This is a response to the April #blogsync topic.
Progress in a lesson – knowledge
Many bloggers have written persuasively about how difficult it is to see progress over the course of a single lesson, and how it is a ridiculous demand for senior leaders to make when observing a single lesson that in order for it to be outstanding “progress is at least good for different groups and is exemplary for some.” I agree, but there are clear instances where I can see progress in a single lesson in my classroom, and these seem to be around the acquisition of knowledge. A student can come in to my classroom not knowing how to use colons and semi-colons to construct a complex list, and they can leave knowing it. Students can come in not knowing the difference in camera movement between a pan and a crab or a crane and a tilt, and leave not only knowing it but having filmed using them. They can come in to the classroom not knowing who the “Havisham” in Duffy’s poem is, and they can leave wanting to read more of Great Expectations. This learning can happen by discovery in a carefully planned inductive activity, it can happen by direct instruction, it can take the whole lesson or five minutes. I can check it in a mini-plenary, via whiteboards, thumbs up, traffic light cards, a homework, or if I’m feeling particularly Ofqual a twenty-question in-silence written test.
Knowledge matters. It is of critical importance that children leave my lessons knowing more than they did when they came in. Imparting knowledge is part of my core responsibility but, it seems to me, is the simplest bit of this most challenging job.
Progress over time – skills
More difficult to quantify, and with much less “stickability”, is the development of skills. This is a long game. As Tom Sherrington memorably put it, “it takes the time it takes”. You can develop skills through direct instruction, but this is more about modelling, trial and error, repetition, and what David Didau calls “deliberate practice“. In other words, the students themselves have to develop and strengthen the intellectual muscles used in that particular skill. The ability to construct an evidenced and persuasive argument is something that develops slowly, over time. I rehearse it in writing, applying the skill to Shakespeare or school uniform, smoking or Seneca; I repeat it in spoken debate with feminism, Marxism, media theory on in-role character defences. I will use the process to intervene, refining and developing the skill in written feedback or spoken interactions, and I will plan peer assessments so the students can benefit from each other’s expertise.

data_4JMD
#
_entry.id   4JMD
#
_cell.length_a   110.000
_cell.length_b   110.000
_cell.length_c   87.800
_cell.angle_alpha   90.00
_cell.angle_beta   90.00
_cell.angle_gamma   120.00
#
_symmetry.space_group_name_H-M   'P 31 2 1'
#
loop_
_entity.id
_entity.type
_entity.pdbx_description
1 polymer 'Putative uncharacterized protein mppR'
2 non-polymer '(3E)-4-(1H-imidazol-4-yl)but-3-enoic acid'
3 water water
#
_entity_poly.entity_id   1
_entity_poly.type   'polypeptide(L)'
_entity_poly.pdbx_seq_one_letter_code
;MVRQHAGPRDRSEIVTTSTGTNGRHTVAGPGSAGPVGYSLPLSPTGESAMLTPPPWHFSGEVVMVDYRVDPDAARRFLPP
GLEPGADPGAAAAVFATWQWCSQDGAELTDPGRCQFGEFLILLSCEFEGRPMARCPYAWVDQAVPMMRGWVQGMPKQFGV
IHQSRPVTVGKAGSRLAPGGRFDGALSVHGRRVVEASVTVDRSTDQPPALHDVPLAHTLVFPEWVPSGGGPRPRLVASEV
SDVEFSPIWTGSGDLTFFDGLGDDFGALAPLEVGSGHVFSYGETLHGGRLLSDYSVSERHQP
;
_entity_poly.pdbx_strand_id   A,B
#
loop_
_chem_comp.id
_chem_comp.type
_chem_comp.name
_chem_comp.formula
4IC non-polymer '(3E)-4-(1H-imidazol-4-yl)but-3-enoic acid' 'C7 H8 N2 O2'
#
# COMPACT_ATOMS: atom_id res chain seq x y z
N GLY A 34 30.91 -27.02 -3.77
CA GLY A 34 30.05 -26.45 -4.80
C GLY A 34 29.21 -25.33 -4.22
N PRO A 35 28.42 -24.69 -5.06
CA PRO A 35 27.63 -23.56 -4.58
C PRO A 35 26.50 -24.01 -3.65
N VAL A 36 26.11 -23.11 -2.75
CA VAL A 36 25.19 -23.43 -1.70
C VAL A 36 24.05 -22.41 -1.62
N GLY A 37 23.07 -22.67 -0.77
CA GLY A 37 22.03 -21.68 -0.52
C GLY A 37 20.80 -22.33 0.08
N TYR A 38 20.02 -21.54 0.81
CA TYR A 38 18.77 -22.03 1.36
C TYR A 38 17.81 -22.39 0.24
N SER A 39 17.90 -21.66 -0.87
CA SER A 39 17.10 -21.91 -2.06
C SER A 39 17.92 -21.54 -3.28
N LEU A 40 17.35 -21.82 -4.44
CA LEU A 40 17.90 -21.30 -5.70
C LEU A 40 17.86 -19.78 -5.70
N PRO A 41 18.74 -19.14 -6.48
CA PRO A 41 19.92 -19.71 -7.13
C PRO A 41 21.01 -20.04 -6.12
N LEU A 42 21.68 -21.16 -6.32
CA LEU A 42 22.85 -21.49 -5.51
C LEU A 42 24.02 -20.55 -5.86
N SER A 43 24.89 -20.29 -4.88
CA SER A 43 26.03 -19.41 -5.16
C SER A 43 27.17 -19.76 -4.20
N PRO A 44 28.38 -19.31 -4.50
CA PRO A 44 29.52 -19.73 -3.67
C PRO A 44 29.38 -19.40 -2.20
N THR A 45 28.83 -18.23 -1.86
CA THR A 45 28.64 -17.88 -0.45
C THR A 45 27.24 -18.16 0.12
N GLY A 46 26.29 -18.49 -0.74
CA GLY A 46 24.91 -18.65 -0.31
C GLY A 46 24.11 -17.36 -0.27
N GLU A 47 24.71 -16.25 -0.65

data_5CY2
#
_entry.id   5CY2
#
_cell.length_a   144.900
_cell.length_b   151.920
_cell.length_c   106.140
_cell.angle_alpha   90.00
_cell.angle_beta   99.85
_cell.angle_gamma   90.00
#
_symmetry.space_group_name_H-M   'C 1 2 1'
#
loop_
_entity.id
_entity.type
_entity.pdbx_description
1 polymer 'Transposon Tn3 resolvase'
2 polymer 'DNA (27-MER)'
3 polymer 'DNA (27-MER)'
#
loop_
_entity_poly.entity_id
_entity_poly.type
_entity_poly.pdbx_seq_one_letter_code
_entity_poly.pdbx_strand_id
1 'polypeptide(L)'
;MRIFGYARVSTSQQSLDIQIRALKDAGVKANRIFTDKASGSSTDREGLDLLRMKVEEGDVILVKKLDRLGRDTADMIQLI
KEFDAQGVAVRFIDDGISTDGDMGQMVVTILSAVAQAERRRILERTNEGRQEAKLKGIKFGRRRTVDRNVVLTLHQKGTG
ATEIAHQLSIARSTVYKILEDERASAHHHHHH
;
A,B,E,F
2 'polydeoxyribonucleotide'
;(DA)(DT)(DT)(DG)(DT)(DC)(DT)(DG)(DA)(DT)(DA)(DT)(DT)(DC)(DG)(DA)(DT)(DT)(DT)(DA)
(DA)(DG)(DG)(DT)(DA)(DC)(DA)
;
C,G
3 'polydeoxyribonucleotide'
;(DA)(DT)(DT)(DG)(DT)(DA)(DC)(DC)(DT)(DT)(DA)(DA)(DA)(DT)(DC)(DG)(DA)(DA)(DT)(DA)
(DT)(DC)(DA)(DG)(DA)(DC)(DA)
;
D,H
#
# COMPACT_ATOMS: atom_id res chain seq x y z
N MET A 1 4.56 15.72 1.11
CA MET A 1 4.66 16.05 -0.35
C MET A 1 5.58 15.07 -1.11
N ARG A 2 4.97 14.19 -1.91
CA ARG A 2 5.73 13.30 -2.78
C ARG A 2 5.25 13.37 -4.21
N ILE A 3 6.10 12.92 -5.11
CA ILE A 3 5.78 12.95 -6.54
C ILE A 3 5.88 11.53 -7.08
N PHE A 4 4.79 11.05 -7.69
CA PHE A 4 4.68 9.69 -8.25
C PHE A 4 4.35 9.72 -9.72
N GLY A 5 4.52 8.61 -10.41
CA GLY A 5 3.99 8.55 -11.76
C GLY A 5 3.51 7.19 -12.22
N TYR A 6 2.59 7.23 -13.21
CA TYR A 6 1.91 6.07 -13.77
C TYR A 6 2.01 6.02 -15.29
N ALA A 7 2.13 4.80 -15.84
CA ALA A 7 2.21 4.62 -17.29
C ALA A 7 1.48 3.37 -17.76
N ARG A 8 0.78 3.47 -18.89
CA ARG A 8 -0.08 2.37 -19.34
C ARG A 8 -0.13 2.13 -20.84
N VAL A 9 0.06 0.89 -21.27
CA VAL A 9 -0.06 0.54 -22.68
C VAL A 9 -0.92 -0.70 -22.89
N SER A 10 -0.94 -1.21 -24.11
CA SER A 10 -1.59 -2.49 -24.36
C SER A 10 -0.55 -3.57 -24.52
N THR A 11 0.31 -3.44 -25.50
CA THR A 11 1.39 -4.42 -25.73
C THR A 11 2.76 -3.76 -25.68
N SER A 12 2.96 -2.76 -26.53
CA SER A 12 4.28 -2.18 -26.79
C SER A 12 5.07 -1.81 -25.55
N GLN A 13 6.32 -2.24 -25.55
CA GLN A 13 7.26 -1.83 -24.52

Progress in skills is rarely linear. Students will often produce a stunning assessment, then slip back in the next one. Slowly, incrementally, they get there. How do I know? Because I am a subject specialist – I know what I am talking about. I know what an evidenced and persuasive argument looks like, I know what a well-edited cross-cut film sequence looks like. I know the difference between a “sophisticated” piece of writing and one which is “assured”.
The hard thing with assessing skills is, that unlike with knowledge, there are so many ways to get them right, so many degrees of success. There are infinite shades of grey in each of my examples above, and in each case I have to apply my judgment. Sometimes, my judgment will not agree with AQA’s or OCR’s or Ofqual’s, in which case I will protest and make representations and appeal but, ultimately, refocus my attention on the students. I still know what a sophisticated piece of writing is, but it is essential for my students’ success that I also know what AQA think a sophisticated piece of writing is and that they get the benefit of both definitions.
Progress that really matters – development
The progress that matters to me most in my classroom, however, is not subject specific. One of the real privileges of teaching 11-18 is seeing students arrive as children and leave as adults. The influence that teachers can have over young people in this phase is a humbling and heavy responsibility. Schools should help to shape tomorrow’s adults with compassion, empathy, a sense of responsibility, an understanding of the world around them, and the confidence to make their own minds up. I strive to provide students with the skills to express those qualities in the best ways they can. Often, I won’t see this progress in my classroom. But, sometimes, a few years later, an ex-student will pop back to school, or I’ll see them in the street, or a shop, or on holiday, or they’ll contact me on Twitter, or, as has happened five times so far in my career, they apply for a teaching job at my school. Then I’ll see it. I’ll see what well-adjusted, astute and confident adults they turned out to be. I’ll remember them at 14, and know that I played my small part in that astonishing metamorphosis of growing-up. And there is no prouder moment for a teacher than that.